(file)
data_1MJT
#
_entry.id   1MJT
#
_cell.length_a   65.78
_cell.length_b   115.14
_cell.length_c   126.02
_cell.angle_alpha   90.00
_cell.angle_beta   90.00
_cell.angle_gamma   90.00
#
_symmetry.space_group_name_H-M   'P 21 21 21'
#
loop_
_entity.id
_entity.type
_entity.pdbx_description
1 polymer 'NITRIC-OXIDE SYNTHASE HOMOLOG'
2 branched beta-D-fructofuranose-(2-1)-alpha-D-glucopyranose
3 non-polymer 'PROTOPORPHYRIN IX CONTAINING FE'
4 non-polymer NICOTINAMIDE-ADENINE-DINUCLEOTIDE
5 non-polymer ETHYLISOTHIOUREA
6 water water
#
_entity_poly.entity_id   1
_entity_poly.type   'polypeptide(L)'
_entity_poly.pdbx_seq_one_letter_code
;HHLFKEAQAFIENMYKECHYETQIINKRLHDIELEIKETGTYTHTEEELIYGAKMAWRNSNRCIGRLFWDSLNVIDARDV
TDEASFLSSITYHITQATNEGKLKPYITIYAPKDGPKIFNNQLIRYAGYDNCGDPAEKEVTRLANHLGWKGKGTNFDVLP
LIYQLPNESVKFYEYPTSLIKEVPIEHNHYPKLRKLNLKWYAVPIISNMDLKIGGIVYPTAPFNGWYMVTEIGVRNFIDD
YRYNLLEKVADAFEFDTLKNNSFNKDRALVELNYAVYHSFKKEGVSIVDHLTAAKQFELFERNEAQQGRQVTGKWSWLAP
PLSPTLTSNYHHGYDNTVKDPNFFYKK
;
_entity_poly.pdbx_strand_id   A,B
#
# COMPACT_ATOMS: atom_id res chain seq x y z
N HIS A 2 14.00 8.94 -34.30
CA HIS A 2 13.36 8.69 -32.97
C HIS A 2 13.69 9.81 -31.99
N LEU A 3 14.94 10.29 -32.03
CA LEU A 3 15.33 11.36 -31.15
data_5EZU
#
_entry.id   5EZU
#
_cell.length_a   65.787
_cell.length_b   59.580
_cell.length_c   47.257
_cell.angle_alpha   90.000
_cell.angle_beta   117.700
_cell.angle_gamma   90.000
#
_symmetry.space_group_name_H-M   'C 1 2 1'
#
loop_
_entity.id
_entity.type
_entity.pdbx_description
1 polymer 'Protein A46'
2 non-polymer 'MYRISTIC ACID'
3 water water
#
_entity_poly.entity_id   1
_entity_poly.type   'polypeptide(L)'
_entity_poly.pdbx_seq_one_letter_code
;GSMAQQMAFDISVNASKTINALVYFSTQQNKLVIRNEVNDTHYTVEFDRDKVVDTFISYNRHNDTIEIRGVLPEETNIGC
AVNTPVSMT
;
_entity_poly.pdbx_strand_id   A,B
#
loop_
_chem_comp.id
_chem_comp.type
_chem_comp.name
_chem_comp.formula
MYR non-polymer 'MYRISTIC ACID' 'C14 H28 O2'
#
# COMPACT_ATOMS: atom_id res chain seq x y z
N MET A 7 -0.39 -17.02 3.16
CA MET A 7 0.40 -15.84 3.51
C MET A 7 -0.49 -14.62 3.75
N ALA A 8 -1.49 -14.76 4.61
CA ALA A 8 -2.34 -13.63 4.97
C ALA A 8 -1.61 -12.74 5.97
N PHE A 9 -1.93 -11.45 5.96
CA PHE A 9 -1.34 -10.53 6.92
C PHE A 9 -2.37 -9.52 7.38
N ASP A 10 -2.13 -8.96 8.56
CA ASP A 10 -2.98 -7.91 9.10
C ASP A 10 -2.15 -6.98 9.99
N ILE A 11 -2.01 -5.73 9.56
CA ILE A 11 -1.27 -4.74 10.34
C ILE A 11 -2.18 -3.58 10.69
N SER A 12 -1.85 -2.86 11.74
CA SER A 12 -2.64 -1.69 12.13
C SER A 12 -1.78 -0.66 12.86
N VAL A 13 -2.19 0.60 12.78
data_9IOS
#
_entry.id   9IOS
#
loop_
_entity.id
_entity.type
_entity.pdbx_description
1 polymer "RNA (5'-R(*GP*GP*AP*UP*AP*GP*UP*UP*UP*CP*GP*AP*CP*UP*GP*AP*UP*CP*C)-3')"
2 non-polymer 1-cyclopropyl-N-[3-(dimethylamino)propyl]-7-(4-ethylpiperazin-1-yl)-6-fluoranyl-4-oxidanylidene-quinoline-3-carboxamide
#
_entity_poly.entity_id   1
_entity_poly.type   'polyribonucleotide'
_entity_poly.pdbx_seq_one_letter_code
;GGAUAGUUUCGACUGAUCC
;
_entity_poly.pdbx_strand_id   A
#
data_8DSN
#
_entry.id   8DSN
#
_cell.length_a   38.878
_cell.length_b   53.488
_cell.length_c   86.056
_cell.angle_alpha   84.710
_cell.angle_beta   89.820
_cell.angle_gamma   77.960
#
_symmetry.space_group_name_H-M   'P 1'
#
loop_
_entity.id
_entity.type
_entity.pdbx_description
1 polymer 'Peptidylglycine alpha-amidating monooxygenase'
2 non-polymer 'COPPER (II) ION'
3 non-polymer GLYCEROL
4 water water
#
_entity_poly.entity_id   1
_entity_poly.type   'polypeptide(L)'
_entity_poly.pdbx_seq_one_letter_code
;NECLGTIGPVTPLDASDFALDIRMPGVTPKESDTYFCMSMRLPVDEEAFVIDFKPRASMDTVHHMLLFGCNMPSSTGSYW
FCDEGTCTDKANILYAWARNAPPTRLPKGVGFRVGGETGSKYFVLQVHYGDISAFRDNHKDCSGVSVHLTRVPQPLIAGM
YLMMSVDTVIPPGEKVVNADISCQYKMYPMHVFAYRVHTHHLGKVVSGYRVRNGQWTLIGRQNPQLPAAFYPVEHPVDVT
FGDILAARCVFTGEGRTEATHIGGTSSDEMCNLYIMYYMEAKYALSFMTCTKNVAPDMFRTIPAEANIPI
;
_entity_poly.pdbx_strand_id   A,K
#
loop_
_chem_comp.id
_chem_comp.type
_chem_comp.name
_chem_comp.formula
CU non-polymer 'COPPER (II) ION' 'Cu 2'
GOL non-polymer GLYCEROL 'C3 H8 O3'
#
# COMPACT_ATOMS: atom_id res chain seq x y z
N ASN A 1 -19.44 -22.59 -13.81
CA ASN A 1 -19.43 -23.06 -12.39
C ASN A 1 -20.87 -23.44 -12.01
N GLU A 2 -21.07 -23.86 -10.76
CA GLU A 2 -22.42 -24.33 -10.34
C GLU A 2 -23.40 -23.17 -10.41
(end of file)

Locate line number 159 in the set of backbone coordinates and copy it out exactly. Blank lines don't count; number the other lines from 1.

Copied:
C ASN A 1 -20.87 -23.44 -12.01